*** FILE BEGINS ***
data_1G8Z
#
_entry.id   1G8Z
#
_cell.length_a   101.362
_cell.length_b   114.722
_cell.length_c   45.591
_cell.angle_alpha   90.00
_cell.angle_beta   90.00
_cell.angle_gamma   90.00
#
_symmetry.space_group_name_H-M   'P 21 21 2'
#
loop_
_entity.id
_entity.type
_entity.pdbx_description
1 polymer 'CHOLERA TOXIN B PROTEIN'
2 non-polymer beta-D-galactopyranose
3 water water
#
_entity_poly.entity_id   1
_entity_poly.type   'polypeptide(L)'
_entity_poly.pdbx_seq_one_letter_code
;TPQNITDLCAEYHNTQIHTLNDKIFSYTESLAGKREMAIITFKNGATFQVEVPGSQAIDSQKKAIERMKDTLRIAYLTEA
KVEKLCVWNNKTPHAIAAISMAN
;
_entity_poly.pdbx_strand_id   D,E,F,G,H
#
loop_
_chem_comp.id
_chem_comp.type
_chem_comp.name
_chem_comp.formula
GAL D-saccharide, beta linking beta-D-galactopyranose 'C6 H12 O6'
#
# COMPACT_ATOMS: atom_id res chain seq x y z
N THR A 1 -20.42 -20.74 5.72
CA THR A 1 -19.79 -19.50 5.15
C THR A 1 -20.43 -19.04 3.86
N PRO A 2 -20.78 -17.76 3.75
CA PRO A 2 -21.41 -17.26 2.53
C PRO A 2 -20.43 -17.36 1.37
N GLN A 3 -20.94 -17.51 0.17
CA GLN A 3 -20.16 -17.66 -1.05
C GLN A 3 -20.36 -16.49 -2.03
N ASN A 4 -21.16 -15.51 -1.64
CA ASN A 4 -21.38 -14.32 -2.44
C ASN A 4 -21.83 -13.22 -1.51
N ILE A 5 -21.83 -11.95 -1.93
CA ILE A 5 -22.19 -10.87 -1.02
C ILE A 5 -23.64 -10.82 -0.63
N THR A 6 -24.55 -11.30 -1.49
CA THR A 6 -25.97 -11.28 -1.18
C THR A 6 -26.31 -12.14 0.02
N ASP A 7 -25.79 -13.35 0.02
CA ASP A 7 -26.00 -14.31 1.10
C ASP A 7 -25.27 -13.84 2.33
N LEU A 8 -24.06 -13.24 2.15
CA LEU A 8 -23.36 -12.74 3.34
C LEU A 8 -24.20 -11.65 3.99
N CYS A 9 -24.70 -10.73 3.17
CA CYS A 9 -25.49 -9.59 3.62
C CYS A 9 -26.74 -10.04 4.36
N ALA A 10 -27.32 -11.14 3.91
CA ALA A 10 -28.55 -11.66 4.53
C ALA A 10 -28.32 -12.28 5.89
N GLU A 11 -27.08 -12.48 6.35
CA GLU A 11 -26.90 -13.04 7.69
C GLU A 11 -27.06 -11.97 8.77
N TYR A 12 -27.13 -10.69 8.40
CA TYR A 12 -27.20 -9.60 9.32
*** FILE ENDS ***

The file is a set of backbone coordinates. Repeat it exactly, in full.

data_1G8Z
#
_entry.id   1G8Z
#
_cell.length_a   101.362
_cell.length_b   114.722
_cell.length_c   45.591
_cell.angle_alpha   90.00
_cell.angle_beta   90.00
_cell.angle_gamma   90.00
#
_symmetry.space_group_name_H-M   'P 21 21 2'
#
loop_
_entity.id
_entity.type
_entity.pdbx_description
1 polymer 'CHOLERA TOXIN B PROTEIN'
2 non-polymer beta-D-galactopyranose
3 water water
#
_entity_poly.entity_id   1
_entity_poly.type   'polypeptide(L)'
_entity_poly.pdbx_seq_one_letter_code
;TPQNITDLCAEYHNTQIHTLNDKIFSYTESLAGKREMAIITFKNGATFQVEVPGSQAIDSQKKAIERMKDTLRIAYLTEA
KVEKLCVWNNKTPHAIAAISMAN
;
_entity_poly.pdbx_strand_id   D,E,F,G,H
#
loop_
_chem_comp.id
_chem_comp.type
_chem_comp.name
_chem_comp.formula
GAL D-saccharide, beta linking beta-D-galactopyranose 'C6 H12 O6'
#
# COMPACT_ATOMS: atom_id res chain seq x y z
N THR A 1 -20.42 -20.74 5.72
CA THR A 1 -19.79 -19.50 5.15
C THR A 1 -20.43 -19.04 3.86
N PRO A 2 -20.78 -17.76 3.75
CA PRO A 2 -21.41 -17.26 2.53
C PRO A 2 -20.43 -17.36 1.37
N GLN A 3 -20.94 -17.51 0.17
CA GLN A 3 -20.16 -17.66 -1.05
C GLN A 3 -20.36 -16.49 -2.03
N ASN A 4 -21.16 -15.51 -1.64
CA ASN A 4 -21.38 -14.32 -2.44
C ASN A 4 -21.83 -13.22 -1.51
N ILE A 5 -21.83 -11.95 -1.93
CA ILE A 5 -22.19 -10.87 -1.02
C ILE A 5 -23.64 -10.82 -0.63
N THR A 6 -24.55 -11.30 -1.49
CA THR A 6 -25.97 -11.28 -1.18
C THR A 6 -26.31 -12.14 0.02
N ASP A 7 -25.79 -13.35 0.02
CA ASP A 7 -26.00 -14.31 1.10
C ASP A 7 -25.27 -13.84 2.33
N LEU A 8 -24.06 -13.24 2.15
CA LEU A 8 -23.36 -12.74 3.34
C LEU A 8 -24.20 -11.65 3.99
N CYS A 9 -24.70 -10.73 3.17
CA CYS A 9 -25.49 -9.59 3.62
C CYS A 9 -26.74 -10.04 4.36
N ALA A 10 -27.32 -11.14 3.91
CA ALA A 10 -28.55 -11.66 4.53
C ALA A 10 -28.32 -12.28 5.89
N GLU A 11 -27.08 -12.48 6.35
CA GLU A 11 -26.90 -13.04 7.69
C GLU A 11 -27.06 -11.97 8.77
N TYR A 12 -27.13 -10.69 8.40
CA TYR A 12 -27.20 -9.60 9.32